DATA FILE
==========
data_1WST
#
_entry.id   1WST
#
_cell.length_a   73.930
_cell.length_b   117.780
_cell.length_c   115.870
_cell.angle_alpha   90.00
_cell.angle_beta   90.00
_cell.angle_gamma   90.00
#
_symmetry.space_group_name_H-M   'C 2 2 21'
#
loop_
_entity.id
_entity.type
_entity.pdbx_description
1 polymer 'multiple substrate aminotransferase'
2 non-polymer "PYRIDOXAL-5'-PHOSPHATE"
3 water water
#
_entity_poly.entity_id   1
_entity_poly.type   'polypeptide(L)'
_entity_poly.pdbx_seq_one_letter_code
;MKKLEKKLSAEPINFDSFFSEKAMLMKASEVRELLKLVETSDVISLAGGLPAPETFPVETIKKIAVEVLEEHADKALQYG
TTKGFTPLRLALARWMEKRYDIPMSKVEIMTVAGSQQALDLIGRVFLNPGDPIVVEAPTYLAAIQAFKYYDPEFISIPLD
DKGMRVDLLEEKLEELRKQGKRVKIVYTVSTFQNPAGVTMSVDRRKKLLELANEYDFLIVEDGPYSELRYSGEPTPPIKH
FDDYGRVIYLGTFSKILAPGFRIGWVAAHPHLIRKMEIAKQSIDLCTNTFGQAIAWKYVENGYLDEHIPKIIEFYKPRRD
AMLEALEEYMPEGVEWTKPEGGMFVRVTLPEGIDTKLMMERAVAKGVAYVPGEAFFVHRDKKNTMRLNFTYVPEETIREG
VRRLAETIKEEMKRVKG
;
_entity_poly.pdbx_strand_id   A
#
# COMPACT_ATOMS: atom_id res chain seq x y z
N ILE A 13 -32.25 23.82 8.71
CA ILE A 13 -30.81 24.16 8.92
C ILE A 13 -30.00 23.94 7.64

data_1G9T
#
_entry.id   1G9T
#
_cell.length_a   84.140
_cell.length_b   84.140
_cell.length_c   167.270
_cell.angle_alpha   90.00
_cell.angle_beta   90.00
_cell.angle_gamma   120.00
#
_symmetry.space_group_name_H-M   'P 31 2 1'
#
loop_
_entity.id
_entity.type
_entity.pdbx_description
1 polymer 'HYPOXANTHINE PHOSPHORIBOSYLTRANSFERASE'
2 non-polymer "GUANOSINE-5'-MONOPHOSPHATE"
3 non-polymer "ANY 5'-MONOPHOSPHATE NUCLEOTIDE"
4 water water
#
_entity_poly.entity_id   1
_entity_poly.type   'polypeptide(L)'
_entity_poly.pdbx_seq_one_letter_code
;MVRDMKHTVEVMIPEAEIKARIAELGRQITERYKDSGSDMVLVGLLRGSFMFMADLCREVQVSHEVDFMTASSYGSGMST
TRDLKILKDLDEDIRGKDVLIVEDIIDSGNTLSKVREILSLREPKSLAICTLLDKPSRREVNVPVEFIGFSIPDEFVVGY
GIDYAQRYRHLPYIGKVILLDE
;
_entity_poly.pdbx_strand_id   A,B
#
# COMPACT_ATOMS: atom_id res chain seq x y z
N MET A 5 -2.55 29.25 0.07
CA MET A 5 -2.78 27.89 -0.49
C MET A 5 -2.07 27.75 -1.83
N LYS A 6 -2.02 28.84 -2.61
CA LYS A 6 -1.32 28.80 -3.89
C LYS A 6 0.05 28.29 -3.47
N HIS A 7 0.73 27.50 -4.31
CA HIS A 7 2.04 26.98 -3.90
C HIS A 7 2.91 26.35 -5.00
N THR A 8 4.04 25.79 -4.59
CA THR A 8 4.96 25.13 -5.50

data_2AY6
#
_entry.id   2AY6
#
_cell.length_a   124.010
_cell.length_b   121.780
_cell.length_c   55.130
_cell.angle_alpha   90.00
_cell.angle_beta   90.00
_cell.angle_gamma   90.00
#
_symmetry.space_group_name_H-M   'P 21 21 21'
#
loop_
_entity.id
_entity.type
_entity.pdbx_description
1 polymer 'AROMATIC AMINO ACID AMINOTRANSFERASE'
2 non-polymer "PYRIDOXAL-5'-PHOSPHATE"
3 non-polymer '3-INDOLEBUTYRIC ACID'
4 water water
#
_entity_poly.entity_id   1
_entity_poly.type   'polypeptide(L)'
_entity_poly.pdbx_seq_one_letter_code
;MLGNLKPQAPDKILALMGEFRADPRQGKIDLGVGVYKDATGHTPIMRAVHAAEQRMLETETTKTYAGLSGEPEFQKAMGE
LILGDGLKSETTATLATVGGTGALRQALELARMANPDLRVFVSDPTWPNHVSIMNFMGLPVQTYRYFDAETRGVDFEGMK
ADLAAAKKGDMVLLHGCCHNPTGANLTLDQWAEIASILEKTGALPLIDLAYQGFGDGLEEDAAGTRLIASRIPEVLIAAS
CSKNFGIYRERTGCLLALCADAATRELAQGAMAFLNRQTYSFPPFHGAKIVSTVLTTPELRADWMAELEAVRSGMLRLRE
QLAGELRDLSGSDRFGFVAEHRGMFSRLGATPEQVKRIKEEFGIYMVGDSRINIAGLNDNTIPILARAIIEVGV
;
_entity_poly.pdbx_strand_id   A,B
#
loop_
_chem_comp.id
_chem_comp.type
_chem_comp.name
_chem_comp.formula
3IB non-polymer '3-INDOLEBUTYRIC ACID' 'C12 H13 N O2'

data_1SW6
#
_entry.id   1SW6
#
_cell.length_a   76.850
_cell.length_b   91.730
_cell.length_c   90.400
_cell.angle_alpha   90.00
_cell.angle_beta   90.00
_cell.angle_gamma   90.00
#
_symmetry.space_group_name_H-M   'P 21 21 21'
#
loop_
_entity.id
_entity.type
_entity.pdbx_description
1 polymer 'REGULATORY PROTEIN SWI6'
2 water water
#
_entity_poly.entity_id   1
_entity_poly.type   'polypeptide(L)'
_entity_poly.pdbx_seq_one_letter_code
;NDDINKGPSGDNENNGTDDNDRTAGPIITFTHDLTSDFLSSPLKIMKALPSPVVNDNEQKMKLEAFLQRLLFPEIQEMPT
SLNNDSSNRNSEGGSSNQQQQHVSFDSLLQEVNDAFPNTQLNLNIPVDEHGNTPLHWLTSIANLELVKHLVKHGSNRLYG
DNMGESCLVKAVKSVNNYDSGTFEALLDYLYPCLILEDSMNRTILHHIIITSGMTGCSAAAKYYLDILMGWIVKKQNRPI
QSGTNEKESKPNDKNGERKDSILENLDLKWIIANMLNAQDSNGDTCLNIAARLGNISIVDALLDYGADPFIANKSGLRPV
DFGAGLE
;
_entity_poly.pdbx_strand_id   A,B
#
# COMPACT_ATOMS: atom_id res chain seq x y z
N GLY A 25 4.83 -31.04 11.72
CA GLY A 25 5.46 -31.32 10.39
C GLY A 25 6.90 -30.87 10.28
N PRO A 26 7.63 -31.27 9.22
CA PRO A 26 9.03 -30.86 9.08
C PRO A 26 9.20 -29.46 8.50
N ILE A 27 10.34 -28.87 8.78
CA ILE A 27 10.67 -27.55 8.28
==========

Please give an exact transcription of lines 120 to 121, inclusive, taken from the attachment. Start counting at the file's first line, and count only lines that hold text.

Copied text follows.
data_1SW6
#